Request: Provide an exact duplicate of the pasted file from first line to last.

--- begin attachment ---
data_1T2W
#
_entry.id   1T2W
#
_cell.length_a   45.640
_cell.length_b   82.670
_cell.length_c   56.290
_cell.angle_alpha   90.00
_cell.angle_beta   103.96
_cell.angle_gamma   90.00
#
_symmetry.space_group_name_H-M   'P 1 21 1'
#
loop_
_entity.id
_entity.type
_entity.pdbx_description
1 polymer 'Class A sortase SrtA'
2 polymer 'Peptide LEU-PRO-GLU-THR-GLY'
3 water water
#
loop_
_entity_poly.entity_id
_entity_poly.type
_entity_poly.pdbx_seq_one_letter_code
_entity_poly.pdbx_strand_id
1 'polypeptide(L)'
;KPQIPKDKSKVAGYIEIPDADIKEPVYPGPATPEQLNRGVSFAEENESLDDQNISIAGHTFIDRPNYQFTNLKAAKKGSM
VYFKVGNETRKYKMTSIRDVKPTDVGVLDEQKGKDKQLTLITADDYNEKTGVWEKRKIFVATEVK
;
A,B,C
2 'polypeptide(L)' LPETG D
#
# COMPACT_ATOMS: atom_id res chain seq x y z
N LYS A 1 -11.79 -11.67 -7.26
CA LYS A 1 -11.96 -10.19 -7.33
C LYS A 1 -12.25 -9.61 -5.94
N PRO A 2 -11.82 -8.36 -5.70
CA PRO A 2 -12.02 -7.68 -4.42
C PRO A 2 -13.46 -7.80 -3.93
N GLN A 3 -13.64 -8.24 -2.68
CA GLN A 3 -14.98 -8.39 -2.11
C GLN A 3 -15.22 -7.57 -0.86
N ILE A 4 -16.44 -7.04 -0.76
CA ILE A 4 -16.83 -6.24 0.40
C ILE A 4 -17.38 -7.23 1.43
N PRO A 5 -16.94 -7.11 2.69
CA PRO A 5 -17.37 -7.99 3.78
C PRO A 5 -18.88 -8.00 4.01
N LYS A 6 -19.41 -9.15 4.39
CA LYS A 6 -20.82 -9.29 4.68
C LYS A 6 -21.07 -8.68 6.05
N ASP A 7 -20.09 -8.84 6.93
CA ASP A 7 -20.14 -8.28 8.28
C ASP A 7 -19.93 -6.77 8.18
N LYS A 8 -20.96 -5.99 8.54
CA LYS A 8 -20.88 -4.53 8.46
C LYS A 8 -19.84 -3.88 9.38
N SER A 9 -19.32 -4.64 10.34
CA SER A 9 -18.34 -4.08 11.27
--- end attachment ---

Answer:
data_1T2W
#
_entry.id   1T2W
#
_cell.length_a   45.640
_cell.length_b   82.670
_cell.length_c   56.290
_cell.angle_alpha   90.00
_cell.angle_beta   103.96
_cell.angle_gamma   90.00
#
_symmetry.space_group_name_H-M   'P 1 21 1'
#
loop_
_entity.id
_entity.type
_entity.pdbx_description
1 polymer 'Class A sortase SrtA'
2 polymer 'Peptide LEU-PRO-GLU-THR-GLY'
3 water water
#
loop_
_entity_poly.entity_id
_entity_poly.type
_entity_poly.pdbx_seq_one_letter_code
_entity_poly.pdbx_strand_id
1 'polypeptide(L)'
;KPQIPKDKSKVAGYIEIPDADIKEPVYPGPATPEQLNRGVSFAEENESLDDQNISIAGHTFIDRPNYQFTNLKAAKKGSM
VYFKVGNETRKYKMTSIRDVKPTDVGVLDEQKGKDKQLTLITADDYNEKTGVWEKRKIFVATEVK
;
A,B,C
2 'polypeptide(L)' LPETG D
#
# COMPACT_ATOMS: atom_id res chain seq x y z
N LYS A 1 -11.79 -11.67 -7.26
CA LYS A 1 -11.96 -10.19 -7.33
C LYS A 1 -12.25 -9.61 -5.94
N PRO A 2 -11.82 -8.36 -5.70
CA PRO A 2 -12.02 -7.68 -4.42
C PRO A 2 -13.46 -7.80 -3.93
N GLN A 3 -13.64 -8.24 -2.68
CA GLN A 3 -14.98 -8.39 -2.11
C GLN A 3 -15.22 -7.57 -0.86
N ILE A 4 -16.44 -7.04 -0.76
CA ILE A 4 -16.83 -6.24 0.40
C ILE A 4 -17.38 -7.23 1.43
N PRO A 5 -16.94 -7.11 2.69
CA PRO A 5 -17.37 -7.99 3.78
C PRO A 5 -18.88 -8.00 4.01
N LYS A 6 -19.41 -9.15 4.39
CA LYS A 6 -20.82 -9.29 4.68
C LYS A 6 -21.07 -8.68 6.05
N ASP A 7 -20.09 -8.84 6.93
CA ASP A 7 -20.14 -8.28 8.28
C ASP A 7 -19.93 -6.77 8.18
N LYS A 8 -20.96 -5.99 8.54
CA LYS A 8 -20.88 -4.53 8.46
C LYS A 8 -19.84 -3.88 9.38
N SER A 9 -19.32 -4.64 10.34
CA SER A 9 -18.34 -4.08 11.27